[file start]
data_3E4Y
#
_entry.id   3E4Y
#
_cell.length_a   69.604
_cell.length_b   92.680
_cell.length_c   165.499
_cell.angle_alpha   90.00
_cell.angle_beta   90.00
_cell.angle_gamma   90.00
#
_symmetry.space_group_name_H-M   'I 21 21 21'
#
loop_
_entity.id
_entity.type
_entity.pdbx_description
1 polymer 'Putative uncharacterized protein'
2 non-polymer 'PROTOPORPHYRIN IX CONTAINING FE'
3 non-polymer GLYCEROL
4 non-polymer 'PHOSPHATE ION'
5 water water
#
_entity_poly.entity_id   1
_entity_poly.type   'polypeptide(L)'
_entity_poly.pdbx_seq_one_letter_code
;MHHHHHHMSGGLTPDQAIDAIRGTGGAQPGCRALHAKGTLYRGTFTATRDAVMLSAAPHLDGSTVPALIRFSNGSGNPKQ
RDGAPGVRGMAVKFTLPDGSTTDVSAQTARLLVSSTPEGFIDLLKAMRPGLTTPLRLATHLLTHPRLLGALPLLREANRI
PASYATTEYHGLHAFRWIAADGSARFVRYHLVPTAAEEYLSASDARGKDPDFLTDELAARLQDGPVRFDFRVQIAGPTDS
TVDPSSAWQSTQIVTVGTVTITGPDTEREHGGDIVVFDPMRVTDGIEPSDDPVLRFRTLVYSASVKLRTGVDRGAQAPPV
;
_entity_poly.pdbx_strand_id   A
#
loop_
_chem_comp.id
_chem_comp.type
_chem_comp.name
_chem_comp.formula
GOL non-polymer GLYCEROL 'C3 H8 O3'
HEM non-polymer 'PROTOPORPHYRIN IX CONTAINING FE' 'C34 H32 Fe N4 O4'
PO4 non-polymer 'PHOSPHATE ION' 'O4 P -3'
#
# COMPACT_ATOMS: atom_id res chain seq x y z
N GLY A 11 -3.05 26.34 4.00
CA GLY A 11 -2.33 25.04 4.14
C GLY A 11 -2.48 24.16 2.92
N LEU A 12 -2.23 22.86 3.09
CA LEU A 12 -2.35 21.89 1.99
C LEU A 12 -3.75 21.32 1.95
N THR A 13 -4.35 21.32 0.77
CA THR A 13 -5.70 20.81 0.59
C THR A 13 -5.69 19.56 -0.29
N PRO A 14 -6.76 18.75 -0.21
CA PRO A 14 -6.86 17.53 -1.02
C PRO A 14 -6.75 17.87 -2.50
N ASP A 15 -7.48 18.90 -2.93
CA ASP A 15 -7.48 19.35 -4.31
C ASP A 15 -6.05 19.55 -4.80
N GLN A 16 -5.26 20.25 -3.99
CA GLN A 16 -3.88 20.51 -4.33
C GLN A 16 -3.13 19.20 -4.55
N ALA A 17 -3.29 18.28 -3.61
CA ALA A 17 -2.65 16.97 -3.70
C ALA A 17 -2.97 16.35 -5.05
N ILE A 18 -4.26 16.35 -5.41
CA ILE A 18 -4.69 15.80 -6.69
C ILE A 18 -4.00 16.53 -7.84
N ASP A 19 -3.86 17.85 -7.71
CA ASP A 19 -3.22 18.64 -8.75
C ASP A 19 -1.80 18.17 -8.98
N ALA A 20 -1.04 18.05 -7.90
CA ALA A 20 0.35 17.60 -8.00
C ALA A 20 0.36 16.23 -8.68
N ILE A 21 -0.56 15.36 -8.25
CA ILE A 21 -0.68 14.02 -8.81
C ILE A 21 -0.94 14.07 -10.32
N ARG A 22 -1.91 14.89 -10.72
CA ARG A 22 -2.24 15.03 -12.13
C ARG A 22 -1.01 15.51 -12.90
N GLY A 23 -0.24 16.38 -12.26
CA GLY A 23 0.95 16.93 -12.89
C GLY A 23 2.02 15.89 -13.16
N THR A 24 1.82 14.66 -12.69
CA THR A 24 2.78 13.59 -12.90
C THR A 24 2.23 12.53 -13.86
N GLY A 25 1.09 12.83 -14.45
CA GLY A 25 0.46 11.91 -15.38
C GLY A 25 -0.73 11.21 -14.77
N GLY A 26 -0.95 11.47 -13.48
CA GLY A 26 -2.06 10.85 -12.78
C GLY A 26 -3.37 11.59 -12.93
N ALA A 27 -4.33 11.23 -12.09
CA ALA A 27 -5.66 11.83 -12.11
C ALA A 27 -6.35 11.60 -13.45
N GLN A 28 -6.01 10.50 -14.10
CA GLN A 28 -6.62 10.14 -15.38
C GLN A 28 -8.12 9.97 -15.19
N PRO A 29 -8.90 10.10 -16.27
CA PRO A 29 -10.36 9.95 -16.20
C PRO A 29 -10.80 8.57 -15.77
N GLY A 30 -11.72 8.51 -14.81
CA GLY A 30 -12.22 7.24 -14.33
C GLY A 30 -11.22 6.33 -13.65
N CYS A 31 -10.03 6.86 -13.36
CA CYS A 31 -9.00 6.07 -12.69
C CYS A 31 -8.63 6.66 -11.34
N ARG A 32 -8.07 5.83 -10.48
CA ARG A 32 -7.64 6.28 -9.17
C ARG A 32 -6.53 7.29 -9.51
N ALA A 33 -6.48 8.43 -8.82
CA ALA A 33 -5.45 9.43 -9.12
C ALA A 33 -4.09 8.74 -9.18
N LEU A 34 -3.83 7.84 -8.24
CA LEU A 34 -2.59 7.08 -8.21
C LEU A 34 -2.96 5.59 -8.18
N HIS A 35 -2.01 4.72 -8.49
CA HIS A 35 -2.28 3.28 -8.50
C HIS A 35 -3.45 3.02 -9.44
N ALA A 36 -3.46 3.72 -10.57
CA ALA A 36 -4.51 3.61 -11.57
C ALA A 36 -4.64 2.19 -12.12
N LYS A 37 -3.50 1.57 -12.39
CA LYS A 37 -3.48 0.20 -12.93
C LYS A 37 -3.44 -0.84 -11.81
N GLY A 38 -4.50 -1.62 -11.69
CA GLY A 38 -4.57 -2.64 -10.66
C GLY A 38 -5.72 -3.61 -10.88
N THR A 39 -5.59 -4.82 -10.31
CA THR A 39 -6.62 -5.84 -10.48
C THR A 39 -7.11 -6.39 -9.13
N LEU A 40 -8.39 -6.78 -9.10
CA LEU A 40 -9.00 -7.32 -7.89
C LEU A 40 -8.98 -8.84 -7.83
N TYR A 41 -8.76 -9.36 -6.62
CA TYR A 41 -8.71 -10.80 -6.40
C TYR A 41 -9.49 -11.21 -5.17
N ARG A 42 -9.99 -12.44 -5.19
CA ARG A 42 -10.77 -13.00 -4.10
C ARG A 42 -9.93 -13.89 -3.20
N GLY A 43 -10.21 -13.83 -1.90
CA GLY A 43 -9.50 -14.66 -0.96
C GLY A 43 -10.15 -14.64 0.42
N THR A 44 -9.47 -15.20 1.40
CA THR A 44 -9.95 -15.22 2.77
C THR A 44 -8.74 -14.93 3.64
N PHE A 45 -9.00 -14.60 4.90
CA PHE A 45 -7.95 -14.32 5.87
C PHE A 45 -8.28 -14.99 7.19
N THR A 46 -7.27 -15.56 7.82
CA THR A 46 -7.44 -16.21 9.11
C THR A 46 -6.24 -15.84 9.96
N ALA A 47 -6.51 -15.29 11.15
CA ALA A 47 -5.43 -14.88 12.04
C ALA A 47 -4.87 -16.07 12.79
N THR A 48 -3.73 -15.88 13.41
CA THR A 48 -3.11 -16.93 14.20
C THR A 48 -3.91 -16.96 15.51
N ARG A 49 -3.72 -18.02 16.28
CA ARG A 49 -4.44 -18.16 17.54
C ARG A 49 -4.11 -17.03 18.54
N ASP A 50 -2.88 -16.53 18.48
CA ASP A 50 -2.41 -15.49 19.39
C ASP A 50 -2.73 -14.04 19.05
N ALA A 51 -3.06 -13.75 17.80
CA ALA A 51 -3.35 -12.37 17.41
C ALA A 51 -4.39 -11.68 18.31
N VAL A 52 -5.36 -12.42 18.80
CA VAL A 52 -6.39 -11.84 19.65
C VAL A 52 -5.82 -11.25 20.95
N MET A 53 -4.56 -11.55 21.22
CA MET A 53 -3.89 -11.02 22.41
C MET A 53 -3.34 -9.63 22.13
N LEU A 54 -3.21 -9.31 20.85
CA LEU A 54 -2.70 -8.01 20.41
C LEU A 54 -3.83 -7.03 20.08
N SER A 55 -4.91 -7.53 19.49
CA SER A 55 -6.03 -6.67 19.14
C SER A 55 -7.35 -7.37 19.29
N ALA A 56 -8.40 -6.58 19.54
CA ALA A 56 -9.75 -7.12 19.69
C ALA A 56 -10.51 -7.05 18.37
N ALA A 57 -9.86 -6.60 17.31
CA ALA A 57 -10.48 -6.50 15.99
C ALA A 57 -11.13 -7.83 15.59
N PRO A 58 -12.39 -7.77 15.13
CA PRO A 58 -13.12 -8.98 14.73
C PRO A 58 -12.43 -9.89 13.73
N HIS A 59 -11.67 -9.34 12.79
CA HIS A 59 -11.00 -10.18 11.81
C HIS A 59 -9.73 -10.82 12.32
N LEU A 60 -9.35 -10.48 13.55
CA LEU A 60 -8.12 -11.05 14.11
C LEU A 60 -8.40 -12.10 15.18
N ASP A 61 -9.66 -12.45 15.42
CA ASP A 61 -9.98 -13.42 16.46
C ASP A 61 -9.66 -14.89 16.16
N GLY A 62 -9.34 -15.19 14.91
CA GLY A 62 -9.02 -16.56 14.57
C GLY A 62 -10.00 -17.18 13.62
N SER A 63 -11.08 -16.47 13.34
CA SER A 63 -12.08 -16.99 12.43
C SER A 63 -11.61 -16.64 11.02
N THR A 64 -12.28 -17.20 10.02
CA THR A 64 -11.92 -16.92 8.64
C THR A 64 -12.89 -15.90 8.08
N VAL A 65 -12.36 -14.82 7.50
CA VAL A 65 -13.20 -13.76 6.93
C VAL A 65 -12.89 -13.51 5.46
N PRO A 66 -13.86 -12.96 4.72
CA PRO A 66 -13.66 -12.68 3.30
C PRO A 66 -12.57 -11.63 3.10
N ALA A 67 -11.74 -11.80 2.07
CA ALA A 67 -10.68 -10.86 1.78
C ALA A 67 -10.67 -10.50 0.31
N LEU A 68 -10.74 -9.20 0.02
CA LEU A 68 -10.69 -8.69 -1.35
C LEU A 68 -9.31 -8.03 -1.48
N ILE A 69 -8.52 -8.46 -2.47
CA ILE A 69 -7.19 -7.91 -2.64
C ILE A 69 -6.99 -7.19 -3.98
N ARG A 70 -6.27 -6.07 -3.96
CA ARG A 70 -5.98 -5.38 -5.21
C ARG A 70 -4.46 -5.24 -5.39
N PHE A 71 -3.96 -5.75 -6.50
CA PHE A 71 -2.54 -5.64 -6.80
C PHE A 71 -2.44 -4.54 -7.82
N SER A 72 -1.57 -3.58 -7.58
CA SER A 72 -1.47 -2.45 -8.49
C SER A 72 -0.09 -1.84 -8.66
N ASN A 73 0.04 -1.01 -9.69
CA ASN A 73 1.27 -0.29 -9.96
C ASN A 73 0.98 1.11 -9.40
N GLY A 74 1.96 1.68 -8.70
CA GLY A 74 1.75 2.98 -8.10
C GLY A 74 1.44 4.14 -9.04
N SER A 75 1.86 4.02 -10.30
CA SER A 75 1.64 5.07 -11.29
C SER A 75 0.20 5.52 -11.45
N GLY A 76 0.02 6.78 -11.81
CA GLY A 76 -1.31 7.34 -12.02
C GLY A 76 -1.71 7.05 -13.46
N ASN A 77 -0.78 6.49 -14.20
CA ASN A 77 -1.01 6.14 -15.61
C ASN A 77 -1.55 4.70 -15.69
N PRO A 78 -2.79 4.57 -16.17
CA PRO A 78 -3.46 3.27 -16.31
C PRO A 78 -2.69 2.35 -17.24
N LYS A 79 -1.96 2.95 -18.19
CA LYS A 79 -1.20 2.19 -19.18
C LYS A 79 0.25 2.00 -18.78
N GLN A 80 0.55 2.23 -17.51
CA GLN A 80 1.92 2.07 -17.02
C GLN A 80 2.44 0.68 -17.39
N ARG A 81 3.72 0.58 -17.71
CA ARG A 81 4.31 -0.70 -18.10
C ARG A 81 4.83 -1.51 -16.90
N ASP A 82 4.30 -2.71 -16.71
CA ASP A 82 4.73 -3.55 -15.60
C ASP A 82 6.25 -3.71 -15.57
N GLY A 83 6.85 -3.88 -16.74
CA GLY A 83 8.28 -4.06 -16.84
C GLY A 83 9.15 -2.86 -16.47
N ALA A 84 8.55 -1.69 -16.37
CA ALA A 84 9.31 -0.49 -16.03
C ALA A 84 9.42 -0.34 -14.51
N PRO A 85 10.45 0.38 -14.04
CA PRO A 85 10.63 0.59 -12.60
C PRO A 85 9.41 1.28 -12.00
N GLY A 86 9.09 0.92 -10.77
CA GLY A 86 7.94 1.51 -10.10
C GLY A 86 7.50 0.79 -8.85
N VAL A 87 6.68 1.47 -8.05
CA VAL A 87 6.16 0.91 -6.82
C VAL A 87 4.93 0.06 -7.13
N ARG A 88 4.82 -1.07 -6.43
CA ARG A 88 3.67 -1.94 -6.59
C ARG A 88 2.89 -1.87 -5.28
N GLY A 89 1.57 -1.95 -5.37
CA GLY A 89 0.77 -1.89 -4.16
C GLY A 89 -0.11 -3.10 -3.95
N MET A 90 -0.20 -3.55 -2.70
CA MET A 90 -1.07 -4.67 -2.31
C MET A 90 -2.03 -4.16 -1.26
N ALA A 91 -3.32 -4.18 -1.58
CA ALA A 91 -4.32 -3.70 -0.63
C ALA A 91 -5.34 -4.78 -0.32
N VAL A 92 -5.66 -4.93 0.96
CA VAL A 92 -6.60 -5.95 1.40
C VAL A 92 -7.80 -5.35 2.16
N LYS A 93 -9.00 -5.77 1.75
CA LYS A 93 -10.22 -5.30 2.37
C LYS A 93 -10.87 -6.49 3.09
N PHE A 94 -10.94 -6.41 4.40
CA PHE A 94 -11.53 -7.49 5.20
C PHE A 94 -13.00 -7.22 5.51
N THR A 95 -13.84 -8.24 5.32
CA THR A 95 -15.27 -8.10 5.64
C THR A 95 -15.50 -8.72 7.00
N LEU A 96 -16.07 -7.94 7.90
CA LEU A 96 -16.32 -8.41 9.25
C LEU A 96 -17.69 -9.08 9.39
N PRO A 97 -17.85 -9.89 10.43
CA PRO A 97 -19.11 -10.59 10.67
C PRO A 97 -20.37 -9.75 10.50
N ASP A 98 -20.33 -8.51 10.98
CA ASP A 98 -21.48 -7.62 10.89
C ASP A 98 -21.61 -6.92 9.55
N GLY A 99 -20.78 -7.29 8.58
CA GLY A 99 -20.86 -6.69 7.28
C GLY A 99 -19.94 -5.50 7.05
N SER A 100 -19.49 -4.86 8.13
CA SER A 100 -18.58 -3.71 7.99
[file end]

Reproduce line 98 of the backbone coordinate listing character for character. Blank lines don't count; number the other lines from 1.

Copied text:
N PRO A 29 -8.90 10.10 -16.27